Mountain Air, Multipass

by GymDreams
Using multiple checkpoint models for in the same Stable Diffusion render.

I’ve been experimenting with a technique that was previously only available in ComfyUI, but implemented in Automatic1111 v1.6.0. I don’t know if there’s a name for this technique, and I simply refer it as Multipass myself — borrowing a 3D rendering term, where you’d apply different render layers as passes to create a final image.

Virile Motion into Virile Reality. Using multiple checkpoint models for in the same Stable Diffusion render.
Virile Motion into Virile Reality. Using multiple checkpoint models for in the same Stable Diffusion render.

The technique is simple — you start txt2img render with one checkpoint model, then switch to another checkpoint model as a second pass. Previously, in order to do that, you would have to first render the image in one and put it into img2img to denoise over it. Now you can simply do this in a single go.

For this image, I started with Virile Motion, which is a checkpoint that creates a look similar to Pixar animation films — with rich colors, smooth contours, and everything you’d come to love about these films. Then in my hires fix, I used Virile Reality Beta 2. As a photorealistic model, it finalizes the image with a photographic look, thus replacing the cartoonish face rendered by Virile Motion int the first pass.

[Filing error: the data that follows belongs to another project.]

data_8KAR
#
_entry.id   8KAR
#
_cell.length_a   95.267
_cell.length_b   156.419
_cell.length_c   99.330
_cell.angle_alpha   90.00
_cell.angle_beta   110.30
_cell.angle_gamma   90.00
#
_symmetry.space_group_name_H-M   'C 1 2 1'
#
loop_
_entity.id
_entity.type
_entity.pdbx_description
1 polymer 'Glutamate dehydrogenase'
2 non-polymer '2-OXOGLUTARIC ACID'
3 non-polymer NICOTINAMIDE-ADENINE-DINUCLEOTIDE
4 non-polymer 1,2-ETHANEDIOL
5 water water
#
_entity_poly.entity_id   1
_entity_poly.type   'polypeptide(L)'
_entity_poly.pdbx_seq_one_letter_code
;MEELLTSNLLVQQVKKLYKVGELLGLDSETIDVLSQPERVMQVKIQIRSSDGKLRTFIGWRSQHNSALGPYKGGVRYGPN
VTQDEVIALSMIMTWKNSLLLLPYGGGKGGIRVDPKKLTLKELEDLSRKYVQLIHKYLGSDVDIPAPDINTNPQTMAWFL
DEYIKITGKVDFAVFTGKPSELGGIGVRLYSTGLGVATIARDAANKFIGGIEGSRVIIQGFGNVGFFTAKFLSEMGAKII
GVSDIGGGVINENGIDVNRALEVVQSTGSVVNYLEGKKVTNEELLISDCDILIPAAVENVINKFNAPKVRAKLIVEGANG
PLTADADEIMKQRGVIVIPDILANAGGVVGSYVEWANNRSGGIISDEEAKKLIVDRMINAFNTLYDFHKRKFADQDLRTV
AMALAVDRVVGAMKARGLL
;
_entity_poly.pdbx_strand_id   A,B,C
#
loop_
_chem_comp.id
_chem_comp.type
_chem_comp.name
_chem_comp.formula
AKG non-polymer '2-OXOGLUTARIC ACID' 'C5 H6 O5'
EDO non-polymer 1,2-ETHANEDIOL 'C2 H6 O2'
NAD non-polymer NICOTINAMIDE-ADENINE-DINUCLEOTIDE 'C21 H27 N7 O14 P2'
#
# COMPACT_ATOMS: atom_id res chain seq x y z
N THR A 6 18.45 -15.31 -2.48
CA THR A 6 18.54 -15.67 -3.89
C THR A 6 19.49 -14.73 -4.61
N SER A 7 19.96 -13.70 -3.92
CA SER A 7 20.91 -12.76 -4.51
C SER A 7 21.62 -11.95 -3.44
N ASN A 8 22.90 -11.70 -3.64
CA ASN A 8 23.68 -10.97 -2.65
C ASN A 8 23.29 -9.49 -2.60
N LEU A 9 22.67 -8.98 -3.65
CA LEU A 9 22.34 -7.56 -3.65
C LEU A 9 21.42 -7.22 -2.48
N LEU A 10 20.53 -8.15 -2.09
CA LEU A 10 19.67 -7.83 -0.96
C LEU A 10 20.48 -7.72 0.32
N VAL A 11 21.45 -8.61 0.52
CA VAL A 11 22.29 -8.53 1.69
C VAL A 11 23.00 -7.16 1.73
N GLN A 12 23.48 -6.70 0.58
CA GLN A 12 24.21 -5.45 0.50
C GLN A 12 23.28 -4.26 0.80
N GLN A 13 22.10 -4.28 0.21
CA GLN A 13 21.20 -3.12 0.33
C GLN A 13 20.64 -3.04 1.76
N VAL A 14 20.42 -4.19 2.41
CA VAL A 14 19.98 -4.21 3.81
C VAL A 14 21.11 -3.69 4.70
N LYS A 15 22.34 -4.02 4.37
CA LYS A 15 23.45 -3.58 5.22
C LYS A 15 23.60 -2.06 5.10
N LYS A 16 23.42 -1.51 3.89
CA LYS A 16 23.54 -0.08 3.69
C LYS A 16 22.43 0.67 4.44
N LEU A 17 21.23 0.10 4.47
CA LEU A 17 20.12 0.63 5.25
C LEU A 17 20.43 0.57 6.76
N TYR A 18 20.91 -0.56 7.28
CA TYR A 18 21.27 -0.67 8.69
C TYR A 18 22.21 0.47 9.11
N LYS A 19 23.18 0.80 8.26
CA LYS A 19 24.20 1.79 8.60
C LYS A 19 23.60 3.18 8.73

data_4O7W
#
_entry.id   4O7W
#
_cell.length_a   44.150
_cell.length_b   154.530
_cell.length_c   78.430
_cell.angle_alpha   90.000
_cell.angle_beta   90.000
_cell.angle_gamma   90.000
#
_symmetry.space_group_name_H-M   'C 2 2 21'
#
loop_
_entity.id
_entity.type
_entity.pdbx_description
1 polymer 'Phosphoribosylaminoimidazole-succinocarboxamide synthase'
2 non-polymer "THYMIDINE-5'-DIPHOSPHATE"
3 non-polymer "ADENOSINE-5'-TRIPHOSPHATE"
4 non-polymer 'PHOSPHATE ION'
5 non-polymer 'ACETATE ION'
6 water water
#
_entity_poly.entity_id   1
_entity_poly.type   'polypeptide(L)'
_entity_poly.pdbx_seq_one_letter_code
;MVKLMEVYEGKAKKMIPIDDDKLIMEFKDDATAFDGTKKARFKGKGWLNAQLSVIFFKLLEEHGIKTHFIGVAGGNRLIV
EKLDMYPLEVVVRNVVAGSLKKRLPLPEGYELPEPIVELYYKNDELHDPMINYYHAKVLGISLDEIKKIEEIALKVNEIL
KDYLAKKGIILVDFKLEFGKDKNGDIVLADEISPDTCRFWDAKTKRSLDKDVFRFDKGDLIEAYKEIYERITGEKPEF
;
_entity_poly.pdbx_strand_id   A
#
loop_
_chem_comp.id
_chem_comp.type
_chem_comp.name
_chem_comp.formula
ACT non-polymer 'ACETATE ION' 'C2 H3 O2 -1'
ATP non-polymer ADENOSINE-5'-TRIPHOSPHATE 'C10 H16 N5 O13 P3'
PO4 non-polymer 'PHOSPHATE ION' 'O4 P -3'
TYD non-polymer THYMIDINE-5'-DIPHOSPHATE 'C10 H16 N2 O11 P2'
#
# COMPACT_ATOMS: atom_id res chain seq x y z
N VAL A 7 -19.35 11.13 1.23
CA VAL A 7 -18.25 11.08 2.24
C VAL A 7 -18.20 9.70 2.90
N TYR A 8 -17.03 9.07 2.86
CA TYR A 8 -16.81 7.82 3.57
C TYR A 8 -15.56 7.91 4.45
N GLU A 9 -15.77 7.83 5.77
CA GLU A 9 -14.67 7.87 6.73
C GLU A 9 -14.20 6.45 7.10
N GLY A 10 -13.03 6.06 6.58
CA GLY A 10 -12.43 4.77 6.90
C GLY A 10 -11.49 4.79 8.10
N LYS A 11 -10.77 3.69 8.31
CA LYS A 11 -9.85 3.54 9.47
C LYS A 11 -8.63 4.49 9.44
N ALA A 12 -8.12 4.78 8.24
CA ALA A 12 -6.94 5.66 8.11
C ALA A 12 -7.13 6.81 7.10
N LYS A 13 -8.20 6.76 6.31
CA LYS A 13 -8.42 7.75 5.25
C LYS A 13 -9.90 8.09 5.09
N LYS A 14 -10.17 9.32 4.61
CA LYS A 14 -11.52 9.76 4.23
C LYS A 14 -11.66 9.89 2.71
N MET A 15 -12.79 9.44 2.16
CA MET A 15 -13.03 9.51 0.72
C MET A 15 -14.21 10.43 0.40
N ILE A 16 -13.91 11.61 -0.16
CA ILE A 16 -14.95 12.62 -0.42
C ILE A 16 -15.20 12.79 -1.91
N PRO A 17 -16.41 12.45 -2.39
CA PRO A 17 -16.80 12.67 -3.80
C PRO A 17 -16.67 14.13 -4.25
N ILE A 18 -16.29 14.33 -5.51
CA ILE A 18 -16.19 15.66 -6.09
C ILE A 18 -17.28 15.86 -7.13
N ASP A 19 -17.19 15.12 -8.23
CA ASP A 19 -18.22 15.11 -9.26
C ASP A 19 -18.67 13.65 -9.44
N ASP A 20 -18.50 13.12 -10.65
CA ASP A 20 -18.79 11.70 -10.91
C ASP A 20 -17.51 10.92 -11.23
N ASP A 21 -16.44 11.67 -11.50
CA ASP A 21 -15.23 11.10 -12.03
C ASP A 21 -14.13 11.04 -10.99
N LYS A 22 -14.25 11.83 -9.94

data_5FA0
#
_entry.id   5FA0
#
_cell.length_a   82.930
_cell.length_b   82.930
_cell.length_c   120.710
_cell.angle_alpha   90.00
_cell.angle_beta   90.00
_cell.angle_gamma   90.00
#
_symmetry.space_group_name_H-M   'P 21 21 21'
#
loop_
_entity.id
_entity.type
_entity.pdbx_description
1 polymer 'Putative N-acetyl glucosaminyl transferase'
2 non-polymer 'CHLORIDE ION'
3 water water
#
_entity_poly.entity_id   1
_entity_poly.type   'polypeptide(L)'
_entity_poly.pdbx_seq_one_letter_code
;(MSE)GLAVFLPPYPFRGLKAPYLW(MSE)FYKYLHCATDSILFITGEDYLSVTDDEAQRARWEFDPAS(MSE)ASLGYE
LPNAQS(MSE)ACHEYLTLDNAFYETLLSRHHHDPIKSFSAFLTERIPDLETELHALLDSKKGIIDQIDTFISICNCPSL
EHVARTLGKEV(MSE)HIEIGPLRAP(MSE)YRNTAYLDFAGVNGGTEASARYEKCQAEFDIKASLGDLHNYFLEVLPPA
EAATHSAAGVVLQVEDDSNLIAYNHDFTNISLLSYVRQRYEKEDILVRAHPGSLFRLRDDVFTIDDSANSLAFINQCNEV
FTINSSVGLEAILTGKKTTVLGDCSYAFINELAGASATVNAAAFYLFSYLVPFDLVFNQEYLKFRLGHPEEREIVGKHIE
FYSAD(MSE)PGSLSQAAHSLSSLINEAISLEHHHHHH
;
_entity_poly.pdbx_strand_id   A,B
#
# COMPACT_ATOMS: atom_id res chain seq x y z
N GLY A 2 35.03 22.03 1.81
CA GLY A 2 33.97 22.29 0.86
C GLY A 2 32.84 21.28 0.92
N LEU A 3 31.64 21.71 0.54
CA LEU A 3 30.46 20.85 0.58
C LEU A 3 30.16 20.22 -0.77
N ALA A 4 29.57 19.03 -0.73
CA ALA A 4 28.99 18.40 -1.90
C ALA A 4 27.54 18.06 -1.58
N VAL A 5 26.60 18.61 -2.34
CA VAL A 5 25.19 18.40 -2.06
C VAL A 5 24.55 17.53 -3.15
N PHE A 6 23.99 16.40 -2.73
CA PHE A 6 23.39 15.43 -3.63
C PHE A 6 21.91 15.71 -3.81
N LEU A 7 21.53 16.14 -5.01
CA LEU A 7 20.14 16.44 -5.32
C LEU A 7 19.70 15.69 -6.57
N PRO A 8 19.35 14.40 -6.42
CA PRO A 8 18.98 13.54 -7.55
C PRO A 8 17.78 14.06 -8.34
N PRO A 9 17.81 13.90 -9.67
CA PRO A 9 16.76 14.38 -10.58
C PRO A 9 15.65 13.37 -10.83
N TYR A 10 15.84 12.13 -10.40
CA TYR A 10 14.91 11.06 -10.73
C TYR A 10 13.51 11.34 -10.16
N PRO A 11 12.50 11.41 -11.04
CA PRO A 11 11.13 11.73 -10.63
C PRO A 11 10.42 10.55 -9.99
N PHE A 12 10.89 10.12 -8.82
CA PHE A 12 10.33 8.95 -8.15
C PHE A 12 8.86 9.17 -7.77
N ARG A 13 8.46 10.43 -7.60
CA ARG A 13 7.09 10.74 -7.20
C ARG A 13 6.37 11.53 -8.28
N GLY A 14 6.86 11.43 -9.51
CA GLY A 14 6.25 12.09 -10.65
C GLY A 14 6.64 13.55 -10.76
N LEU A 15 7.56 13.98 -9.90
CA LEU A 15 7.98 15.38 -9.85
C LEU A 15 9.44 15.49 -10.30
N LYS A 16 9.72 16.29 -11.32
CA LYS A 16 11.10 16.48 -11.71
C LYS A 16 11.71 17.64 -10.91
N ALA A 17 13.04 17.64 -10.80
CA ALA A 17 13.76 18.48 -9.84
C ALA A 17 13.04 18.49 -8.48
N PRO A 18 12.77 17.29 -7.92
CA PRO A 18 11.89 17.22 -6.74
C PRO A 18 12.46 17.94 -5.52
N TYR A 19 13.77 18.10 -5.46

The result is this highly photorealistic image that looks like it was rendered in a Pixar film. I haven’t posted a lot of images using this technique, though I have in fact made some images already using this technique for clients — mostly for commission works.

Why? Many clients asked for photographic finish — “as real as possible” — yet the subject matter, composition, and lighting setup that they ask for is often never seen in real life, and as such lack training data. By using checkpoint models that are trained mostly with artworks instead of photographs, I’m thus able to create the structure and composition of the content that they seek, yet be able to finish it with somthing that look as if it was photographed.

This workflow requires a lot of steps to render, which is the main reason I don’t normally do it in my own works because it would unnecessarily lengthen the time required for rendering.

The specific parameters depend highly on the models and it’s hard to summarize. I will try to do a tutorial on this in the future, though I’m not sure when I will have time to do it.


  • Stable Diffusion txt2img. Euler a.
  • virileMotion_v1 (e13908ef81)
  • virileReality_v30BETA2 (16966c5826)
  • vae-ft-mse-840000-ema-pruned.vae (235745af8d)
  • 8x_NMKD-Superscale_150000_G

Notes + FAQ

There are some specific things I want to point out about this workflow.

  • ADetailer. As a default, ADetailer will use the checkpoint from the first pass. So you need to change the checkpoint to be the same as your second pass. Otherwise, your face will be rendered with the cartoonish look from the first pass.
  • Checkpoint in memory. The default setting for Automatic1111 keeps a single model in video memory. While loading the model into memory is quick, if you read the logs you’ll see that lots of things happen when you switch models — one of which is re-calculating all the weights associated. When you replace a checkpoint, those calculations will need to happen every pass. This drastically increase the time needed to render. So you should set the number of checkpoints to keep in memory to at least 2. More if you’re using a third checkpoint for ADetailer.